“I was with my girlfriend, and we had gone roller skating at the Pla-Mor,” she said. “And to get a streetcar, we had to walk past the USO, and that’s how I met my husband. He came out and said hello, and we got on the streetcar.
“And we ended up going on our first date the next day, which was Easter Sunday, and we went to the Cathedral downtown on our first date.”
Teresa and Don Peck, who was in the Navy, were married 2 1/2 years later in 1947. They will celebrate their 74th anniversary on Nov. 29.
Bowling balls, rock stars and new cars
After World War II, Pla-Mor’s popularity gradually declined. Not even booze could save it.
No liquor was sold at the Pla-Mor (although 3.2% beer was permitted after a while). Of course, that doesn’t mean the ballroom was alcohol-free. You can be certain that flasks and other containers made their way onto the dance floor.
Alcohol sales finally were introduced in the ballroom’s waning days, but in vain. The final public dance on June 14, 1957, featured Les Harding and Orchestra.
At the time, the demise of ballrooms all over the country was blamed on the growth of television and smaller clubs … and rock ’n’ roll.
Waldo Favreau, manager of the Pla-Mor when it closed, said, “There used to be more romance to dancing. Rock ’n’ roll is mass hysteria. They look like they’re going nuts out there. It’s scaring away the timid and nicer kids.”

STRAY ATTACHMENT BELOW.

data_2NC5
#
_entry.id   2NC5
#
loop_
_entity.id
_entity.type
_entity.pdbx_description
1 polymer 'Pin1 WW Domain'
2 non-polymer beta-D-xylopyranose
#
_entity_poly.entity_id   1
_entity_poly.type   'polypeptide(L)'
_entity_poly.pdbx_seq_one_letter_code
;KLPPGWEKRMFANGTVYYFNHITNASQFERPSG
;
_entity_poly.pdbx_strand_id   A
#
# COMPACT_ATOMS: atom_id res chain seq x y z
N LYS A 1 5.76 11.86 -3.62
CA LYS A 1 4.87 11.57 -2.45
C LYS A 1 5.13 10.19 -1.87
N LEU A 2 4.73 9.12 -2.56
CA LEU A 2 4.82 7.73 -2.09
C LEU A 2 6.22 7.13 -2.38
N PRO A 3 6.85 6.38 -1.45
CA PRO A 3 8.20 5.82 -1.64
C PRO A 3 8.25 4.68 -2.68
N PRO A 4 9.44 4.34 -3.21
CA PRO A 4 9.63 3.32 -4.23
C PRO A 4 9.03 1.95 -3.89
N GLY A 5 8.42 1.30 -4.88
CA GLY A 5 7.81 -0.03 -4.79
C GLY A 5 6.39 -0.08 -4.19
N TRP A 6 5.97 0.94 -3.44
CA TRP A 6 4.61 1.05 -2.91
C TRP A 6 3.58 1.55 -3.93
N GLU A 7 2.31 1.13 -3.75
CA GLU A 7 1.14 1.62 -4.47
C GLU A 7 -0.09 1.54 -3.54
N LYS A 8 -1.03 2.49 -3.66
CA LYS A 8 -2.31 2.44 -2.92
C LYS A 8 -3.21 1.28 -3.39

Perhaps some of those “nicer” kids stuck around when the building was converted into a massive bowling operation with 54 lanes. It operated until 1966, then remained vacant for several years until going over to the dark side — rock ’n’ roll.
Renamed Freedom Palace, the maple floor where Armstrong, James, Herman and Kenton once performed now featured the likes of Canned Heat (who opened the venue on May 8, 1970), Grand Funk Railroad and Quicksilver Messenger Service.
The highlight — as well as the lowlight — came when the British mega-band The Who appeared on July 2, 1970. Alas, the high temperature that day was 101 degrees, and it was still 99 at 7 p.m. when 3,500 bodies crammed together in the “Palace,” where air conditioning either didn’t exist or was overwhelmed by circumstances.
“It had all the comforts of jungle survival training in Panama,” The Star’s story the next day began.
The band began playing at 9:30 p.m., an hour-and-a-half late, and soon thereafter Pete Townshend’s amplification system cut out, the first of several similar problems. The sound system failed during “I’m Free.” All in all, it was a technical nightmare in a sweat-filled cauldron.
So perhaps it was no surprise that Freedom Palace survived less than seven months.
In 1972, founder Paul Fogel’s son decided to raze the building to make the property more marketable, and a Cadillac dealership eventually was built.
Nearly 50 years later, the site still houses a car dealership, and the echoes of The Who as well as of Welk, Calloway, Hampton and Sinatra, have long since fallen quiet. But memories continue to dance in the minds of many Kansas Citians.
“I honestly can’t imagine my entertainment life from the time I was young until past teenage if it wasn’t for the Pla-Mor,” Teresa Peck said.
She figures her adult life also would have been totally different without the place.
“If we hadn’t gone to the Pla-Mor roller skating that night, I would have never met my husband,” she said. “It is kind of interesting — I didn’t think about it before — but we just happened to go roller skating that night.”
That decision remains a happy one three-quarters of a century later.